Russia’s latest version of the Sukhoi T-50 fighter jet recently arrived at a test base outside Moscow.
The fifth and latest prototype for Russia’s fifth-generation stealth fighter program — one of only a few in development around the world — landed Nov. 11 at the Gromov Flight Research Institute in Zhukovsky, about 25 miles southeast of Moscow. A video of the arrival was posted today on YouTube.
Moscow-based Sukhoi Co. is building the single-seat, twin-engine T-50 for the Russian air force as part of the PAK FA program. The aircraft is designed to succeed both the MiG-29 and the Su-27 in the Russian fleet, with top speeds of more than Mach 2, or about 1,327 miles per hour.
That’s faster than the F-35 Lighting II made by Bethesda, Md.-based Lockheed Martin Corp. for the Joint Strike Fighter program, but not as speedy as the F-22 Raptor, also made by Lockheed — the world’s largest defense contractor.
The Russian warplane may be used in limited numbers to attack enemy radar, support aircraft and other targets with long-range missiles. The country only plans to buy about 70 of the aircraft, including 10 prototypes.
While the T-50 first flew in 2010, the latest version of the plane, known as T-50–5, has been upgraded with a new paint design, antennas fitted into the leading-edge root extension and a partially integrated distributed aperture system, a source wrote in an e-mail to Military.com. The latter is Russia’s attempt to answer the F-35’s DAS technology.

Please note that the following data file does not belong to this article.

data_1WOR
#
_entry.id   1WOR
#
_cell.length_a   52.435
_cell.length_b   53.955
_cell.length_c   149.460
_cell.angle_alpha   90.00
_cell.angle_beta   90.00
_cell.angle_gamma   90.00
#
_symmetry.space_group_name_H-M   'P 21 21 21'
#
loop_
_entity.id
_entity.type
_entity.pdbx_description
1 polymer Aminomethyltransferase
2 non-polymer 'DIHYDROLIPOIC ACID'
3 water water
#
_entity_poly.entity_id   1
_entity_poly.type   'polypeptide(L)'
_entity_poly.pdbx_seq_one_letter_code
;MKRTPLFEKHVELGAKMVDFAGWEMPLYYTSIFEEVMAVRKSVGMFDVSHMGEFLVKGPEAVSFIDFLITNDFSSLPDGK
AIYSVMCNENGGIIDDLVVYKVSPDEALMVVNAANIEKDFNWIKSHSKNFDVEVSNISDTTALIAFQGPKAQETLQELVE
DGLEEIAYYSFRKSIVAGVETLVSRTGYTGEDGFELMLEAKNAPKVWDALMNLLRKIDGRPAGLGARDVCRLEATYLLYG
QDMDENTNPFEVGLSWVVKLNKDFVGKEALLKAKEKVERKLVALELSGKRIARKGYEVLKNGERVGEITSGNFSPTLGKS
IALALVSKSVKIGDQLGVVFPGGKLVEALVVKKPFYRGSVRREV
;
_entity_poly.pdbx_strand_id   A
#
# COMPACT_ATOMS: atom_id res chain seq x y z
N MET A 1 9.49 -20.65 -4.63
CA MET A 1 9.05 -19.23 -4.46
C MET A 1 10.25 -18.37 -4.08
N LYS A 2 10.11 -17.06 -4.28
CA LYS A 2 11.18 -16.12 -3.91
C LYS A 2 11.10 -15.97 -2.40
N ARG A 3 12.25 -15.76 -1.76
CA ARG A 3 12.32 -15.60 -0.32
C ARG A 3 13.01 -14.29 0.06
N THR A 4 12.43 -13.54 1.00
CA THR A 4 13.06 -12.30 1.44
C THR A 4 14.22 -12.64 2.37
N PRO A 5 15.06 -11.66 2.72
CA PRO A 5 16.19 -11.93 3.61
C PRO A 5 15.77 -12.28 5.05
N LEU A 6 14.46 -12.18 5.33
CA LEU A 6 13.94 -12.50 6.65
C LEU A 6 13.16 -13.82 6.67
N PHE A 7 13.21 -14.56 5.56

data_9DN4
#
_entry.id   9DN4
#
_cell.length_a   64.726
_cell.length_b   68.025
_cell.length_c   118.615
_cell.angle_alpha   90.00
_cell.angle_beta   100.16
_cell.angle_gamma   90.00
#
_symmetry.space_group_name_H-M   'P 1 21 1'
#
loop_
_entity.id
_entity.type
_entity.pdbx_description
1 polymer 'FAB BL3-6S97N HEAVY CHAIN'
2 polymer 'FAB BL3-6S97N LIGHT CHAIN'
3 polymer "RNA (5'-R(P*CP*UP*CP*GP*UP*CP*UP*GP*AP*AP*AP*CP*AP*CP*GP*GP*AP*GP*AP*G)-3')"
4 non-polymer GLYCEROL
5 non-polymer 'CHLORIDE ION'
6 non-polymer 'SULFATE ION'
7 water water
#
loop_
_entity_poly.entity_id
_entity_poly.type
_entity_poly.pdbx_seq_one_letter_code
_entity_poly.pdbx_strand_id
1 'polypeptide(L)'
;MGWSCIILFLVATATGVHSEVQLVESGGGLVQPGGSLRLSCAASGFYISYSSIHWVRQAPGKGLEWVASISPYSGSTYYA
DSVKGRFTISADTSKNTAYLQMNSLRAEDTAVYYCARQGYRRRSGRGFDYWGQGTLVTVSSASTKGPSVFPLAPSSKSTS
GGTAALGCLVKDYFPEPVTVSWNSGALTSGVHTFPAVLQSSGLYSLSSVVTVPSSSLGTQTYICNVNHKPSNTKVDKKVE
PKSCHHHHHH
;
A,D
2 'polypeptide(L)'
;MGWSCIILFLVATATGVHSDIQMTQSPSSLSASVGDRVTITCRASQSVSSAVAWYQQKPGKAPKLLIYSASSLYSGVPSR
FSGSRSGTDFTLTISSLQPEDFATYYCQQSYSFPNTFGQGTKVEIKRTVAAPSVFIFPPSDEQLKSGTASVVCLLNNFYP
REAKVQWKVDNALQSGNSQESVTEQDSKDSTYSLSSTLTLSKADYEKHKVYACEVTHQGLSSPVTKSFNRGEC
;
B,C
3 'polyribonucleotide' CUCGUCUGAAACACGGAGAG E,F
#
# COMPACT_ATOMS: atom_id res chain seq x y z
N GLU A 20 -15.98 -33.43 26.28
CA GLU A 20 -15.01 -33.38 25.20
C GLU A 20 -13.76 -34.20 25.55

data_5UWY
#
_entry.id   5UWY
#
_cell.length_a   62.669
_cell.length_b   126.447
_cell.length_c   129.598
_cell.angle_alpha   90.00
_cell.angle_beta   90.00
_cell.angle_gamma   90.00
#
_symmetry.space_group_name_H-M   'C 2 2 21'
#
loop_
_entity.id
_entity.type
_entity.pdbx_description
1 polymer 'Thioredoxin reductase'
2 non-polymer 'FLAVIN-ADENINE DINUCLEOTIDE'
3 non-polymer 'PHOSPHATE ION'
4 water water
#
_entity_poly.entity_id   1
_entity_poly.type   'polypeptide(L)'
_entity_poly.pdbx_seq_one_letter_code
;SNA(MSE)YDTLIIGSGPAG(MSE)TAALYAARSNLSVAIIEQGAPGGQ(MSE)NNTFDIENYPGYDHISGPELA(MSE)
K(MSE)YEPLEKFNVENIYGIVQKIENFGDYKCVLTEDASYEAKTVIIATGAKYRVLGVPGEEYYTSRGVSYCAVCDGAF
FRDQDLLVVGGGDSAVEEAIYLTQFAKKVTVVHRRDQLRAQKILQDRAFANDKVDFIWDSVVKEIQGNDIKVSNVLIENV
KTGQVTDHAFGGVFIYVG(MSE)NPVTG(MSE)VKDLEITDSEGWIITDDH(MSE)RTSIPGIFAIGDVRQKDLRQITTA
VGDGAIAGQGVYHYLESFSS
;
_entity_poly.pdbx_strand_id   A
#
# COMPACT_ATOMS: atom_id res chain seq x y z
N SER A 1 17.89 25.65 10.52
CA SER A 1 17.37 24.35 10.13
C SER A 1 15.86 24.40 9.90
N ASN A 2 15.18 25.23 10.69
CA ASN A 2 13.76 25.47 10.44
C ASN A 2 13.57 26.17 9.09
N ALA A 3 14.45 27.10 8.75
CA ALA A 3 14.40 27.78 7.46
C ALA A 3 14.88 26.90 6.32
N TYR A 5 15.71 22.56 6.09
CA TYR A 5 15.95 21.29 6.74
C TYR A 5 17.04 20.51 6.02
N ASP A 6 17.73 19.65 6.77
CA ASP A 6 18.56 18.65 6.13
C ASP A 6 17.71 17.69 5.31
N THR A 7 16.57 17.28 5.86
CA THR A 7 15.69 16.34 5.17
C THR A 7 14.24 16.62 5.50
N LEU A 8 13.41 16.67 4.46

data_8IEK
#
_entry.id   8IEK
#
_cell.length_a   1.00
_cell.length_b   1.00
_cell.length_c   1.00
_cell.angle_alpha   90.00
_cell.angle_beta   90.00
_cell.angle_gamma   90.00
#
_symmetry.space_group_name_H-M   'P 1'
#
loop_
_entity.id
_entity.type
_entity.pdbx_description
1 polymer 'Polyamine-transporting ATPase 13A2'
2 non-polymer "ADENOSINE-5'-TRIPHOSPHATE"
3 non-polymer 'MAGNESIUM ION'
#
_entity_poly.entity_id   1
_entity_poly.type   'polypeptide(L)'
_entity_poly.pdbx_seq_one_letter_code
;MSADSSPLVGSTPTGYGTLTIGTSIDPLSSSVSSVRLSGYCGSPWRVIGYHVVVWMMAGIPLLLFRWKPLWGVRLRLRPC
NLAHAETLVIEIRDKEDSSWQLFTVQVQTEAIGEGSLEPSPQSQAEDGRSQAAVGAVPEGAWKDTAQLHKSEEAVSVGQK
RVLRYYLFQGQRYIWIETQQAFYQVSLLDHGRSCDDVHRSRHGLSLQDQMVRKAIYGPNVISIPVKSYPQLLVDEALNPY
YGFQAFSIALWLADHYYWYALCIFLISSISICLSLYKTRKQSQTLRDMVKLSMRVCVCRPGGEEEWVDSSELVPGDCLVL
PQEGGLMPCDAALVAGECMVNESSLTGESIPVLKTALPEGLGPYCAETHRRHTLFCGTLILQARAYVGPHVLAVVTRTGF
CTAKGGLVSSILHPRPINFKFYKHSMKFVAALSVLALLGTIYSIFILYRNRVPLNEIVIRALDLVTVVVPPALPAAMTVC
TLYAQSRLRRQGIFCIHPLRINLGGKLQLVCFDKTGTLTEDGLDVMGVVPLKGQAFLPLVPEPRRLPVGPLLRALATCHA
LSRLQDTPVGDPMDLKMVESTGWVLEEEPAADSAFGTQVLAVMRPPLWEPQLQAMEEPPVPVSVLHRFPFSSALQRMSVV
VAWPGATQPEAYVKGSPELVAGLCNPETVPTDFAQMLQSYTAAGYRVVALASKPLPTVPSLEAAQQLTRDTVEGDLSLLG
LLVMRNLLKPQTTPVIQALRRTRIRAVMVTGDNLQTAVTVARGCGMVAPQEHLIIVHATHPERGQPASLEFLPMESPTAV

Made by Northrop Grumman Corp., the AN/AAQ-37 is the “only 360-degree, spherical situational awareness system,” designed to warn pilots of incoming aircraft and missile threats, and to provide them with day– and night-vision, fire-control and precision-tracking of friendly aircraft, according to the Falls Church, Va.-based company.
It wasn’t immediately clear what kind of testing the latest version of the jet will undergo. Russia has reportedly delayed the start of operational flights of the T-50 by a year to 2016.
Russia didn’t bring any of the new fighters to the Paris Air Show in June, opting instead to show off the aircraft at its own event in Zhukovsky in August. (Though the country still stole headlines in Paris with aerial demonstrations of its Su-35 fighter and the Ka-52 attack helicopter, among other aircraft.)